Last week the VPA was fortunate to host world leading expert and internationally renowned architect David Sim. David is Partner and Creative Director of Danish Firm Gehl Architects & Designers. Gehl are leaders in people focussed urban design, having transformed cities including Melbourne, into some of the world’s most liveable. David is currently in Melbourne consulting on projects in the Western Geelong Growth Area.
Thank you to the Ramsey Property Group who bought David to Melbourne where he is working on some of their projects for supporting this event.
David – a self-described ‘urbanist optimist’ and ‘pragmatic idealist’ – conducted a master class working breakfast at the VPA as part of our Futures Thinking thought leadership series.
David is a proponent of what he calls the ‘Soft City’ of the future. He makes the point that much urban planning in recent decades has focussed on reorganising human activity into silos, to separate people and things and by doing do reduce the risk of conflict. David says that we should instead be looking at how potentially conflicting aspects of everyday existence can be brought together and connected to deliver a better quality of life.
He says a ‘Soft City’ is a counterpoint to a ‘Smart City’. Rather than looking at new technologies to solve the problems of increasing urbanisation we should look to simple, small-scale, low-tech, low-cost, human-centred, gentle solutions that make urban life easier, more attractive and more comfortable. David says ‘softer’ is smarter.
David shared with us what he believed were some important elements of a ‘Soft City’:
- Natural light, chairs and tables in public spaces
- Children’s playgrounds in public spaces to make mums lives easier and provide passive surveillance
- Continuous pedestrian movements along streets
- Conversational cycling allowing for spontaneous stopping at local businesses
- Greening courtyards wherever possible.
He also says that while density, congestion and climate are seen as major problems by many citizens of big cities, they also offer opportunities. He argues that high density doesn’t mean high rise and can be achieved in most places with no more than four storeys with a mix of services and retail on the ground floor from shops to ballet schools, and dentists to wine bars.
His advice on congestion and how to deal with it was particularly germane for Melbourne with the Suburban Rail Loop now underway. He says that development should be neighbourhood oriented not transit oriented. Transit oriented development could result in high rise developments over new railways stations like some planned for new rail stations in Sydney. David says the lack of neighbourhood that comes with such developments mean that people have to travel somewhere else to find neighbourhood and that our objective should be to get people to stay close to where they live when they get home from work.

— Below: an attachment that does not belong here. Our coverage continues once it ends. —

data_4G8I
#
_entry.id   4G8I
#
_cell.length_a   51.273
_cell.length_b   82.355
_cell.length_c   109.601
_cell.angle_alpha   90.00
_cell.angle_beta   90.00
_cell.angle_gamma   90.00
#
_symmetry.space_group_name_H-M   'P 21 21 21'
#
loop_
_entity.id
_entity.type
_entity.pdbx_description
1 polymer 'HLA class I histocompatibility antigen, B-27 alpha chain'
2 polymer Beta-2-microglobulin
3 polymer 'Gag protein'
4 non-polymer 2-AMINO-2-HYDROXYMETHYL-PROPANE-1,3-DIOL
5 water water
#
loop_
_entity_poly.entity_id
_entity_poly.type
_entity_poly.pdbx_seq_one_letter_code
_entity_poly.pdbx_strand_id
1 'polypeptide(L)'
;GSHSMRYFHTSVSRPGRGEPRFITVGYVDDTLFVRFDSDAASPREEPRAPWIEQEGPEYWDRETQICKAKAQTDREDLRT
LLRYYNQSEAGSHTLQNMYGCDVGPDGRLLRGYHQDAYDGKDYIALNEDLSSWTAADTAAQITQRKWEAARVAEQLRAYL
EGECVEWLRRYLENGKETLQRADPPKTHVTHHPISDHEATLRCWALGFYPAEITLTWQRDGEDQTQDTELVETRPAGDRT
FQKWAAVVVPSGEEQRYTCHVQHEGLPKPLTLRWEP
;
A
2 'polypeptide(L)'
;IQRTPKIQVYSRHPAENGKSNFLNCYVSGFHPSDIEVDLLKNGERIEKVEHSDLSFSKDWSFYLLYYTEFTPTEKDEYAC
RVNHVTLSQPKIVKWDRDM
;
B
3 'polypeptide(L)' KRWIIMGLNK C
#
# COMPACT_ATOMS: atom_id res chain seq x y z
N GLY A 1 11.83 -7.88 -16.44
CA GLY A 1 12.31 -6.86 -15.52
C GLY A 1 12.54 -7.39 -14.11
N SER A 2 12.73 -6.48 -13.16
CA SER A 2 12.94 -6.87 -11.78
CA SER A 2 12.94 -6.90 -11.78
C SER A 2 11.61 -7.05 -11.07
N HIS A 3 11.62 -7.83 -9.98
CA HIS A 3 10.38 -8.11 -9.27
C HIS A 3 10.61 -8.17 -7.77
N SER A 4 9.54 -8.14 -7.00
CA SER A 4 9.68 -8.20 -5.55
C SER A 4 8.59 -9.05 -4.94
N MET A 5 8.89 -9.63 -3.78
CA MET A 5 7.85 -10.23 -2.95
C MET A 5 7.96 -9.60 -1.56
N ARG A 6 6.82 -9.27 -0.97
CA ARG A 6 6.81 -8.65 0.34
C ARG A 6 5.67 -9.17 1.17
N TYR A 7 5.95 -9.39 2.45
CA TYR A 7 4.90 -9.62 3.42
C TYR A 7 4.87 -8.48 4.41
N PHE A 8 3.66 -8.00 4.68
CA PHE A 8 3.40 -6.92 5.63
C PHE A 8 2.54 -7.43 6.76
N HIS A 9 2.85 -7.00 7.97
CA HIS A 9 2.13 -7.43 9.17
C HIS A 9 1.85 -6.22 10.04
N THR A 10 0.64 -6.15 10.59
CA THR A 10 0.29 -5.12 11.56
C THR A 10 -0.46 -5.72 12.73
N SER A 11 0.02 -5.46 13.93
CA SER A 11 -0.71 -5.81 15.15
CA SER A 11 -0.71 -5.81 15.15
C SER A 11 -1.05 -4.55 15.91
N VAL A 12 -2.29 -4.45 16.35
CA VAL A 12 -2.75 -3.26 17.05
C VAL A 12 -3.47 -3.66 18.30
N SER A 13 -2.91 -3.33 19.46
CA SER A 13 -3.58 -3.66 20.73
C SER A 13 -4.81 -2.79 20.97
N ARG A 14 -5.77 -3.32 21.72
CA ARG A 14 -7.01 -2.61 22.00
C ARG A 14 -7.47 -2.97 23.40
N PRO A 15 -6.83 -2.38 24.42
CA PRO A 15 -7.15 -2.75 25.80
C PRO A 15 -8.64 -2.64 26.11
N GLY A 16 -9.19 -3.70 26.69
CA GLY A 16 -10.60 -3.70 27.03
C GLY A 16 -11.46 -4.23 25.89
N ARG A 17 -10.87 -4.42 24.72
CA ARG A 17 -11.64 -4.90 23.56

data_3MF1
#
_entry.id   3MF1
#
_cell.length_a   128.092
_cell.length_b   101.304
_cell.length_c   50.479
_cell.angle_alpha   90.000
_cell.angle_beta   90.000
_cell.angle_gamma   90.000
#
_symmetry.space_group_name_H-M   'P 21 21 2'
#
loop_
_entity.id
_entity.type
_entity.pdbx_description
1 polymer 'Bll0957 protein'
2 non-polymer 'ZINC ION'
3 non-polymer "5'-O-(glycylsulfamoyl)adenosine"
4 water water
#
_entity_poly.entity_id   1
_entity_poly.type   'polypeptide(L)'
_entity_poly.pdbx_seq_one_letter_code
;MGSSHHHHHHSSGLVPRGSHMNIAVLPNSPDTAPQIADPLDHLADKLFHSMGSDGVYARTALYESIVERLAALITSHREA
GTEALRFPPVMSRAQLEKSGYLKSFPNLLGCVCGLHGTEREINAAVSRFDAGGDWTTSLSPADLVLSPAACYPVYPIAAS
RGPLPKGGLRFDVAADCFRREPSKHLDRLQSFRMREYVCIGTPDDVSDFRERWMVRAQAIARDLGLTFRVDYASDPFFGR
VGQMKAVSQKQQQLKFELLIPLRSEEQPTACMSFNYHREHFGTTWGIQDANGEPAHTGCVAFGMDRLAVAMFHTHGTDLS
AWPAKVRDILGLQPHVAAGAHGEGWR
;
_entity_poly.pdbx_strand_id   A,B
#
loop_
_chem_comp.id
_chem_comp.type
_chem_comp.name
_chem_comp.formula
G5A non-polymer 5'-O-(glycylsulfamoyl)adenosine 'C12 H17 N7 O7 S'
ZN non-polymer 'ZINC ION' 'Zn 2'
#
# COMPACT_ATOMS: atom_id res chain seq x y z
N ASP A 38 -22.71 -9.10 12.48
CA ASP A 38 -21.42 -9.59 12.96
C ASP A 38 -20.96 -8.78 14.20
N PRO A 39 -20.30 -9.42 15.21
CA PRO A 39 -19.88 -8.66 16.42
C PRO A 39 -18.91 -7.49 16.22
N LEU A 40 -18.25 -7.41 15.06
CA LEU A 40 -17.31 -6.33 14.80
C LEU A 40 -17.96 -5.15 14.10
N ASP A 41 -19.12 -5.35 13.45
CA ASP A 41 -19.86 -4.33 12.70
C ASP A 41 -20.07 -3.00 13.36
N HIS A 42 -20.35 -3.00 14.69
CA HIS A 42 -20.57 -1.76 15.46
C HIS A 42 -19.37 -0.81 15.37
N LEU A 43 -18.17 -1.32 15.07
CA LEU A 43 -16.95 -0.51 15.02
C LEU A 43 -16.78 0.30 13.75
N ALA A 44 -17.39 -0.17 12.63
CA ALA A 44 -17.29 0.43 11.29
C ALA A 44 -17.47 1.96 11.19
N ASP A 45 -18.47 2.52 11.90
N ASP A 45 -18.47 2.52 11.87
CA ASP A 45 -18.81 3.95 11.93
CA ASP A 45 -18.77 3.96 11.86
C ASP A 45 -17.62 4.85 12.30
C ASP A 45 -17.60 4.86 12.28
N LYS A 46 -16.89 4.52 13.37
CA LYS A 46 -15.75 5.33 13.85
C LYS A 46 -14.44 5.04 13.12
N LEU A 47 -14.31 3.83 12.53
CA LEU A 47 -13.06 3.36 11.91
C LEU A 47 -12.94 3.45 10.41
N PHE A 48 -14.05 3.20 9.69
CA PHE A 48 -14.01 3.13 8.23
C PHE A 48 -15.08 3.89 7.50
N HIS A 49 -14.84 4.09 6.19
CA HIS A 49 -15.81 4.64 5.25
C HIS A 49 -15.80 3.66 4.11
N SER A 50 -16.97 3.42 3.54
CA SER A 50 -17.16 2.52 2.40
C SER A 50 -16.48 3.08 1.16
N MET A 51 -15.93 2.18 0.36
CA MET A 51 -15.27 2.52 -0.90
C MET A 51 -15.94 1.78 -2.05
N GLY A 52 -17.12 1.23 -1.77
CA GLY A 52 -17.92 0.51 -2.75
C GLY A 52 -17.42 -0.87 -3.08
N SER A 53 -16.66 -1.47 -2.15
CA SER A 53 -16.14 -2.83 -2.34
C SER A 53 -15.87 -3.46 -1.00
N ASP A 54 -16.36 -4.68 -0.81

David also encouraged us to work with our climate, and embrace opportunities to adapt our urban settings, just as they have in Switzerland with the introduction of wild swimming in their lakes and rivers during the hotter months. He implored us to change our view that there is no such thing as bad weather, but rather just bad clothes. If we adapt our soft elements and behaviours, we can live better with our climate challenges.
Some of the points made by our Master Class participants were;
- Inflexibility of our planning system preventing some of these outcomes, that is a lack of flexibility in decision making meaning it is harder to do things a little differently
- The negative legacy that the high-rise Housing Commission towers in Melbourne has created for the prospect of high-density housing
- Appearance of a cycle of government and industry both looking to each other to innovate and lead by example that is instead resulting in neither pushing the envelope
- Locking up our middle ring suburbs through zoning choices meaning increasing density at all is a major issue – this does not mean high rise but the missing middle
- Developers driven by the economic necessity of maximising yield on prime renewal sites
- The VPA plays an important role in facilitating these sorts of outcomes but is limited to activity in designated precincts.
David concluded by challenging our guests to have a transparent front-end conversation with community, show the benefits of development for existing residents not just new ones. Use Lego to engage kids and open up vacant sites early with temporary uses for some quick wins with communities. He says, by doing this you flip the system on its head, getting an early consensus enabling government to have confidence they are delivering what the community want and enabling reduction in re-prosecuting of issues at the end of the process.
As Melbourne and indeed Victoria continue to grow, the time is right to learn from our international counterparts who are often further along the growth journey than we find ourselves. David’s insights from his work around the globe were incredibly relevant to the current issues the government, industry and local government stakeholders in the room deal with daily.
We highly recommend David Sims book Soft City – Building Density for Everyday Life, Island Press 2019.
We would also like to thank the Ramsey Property Group who bought David to Melbourne where he is working on some of their projects for supporting this event.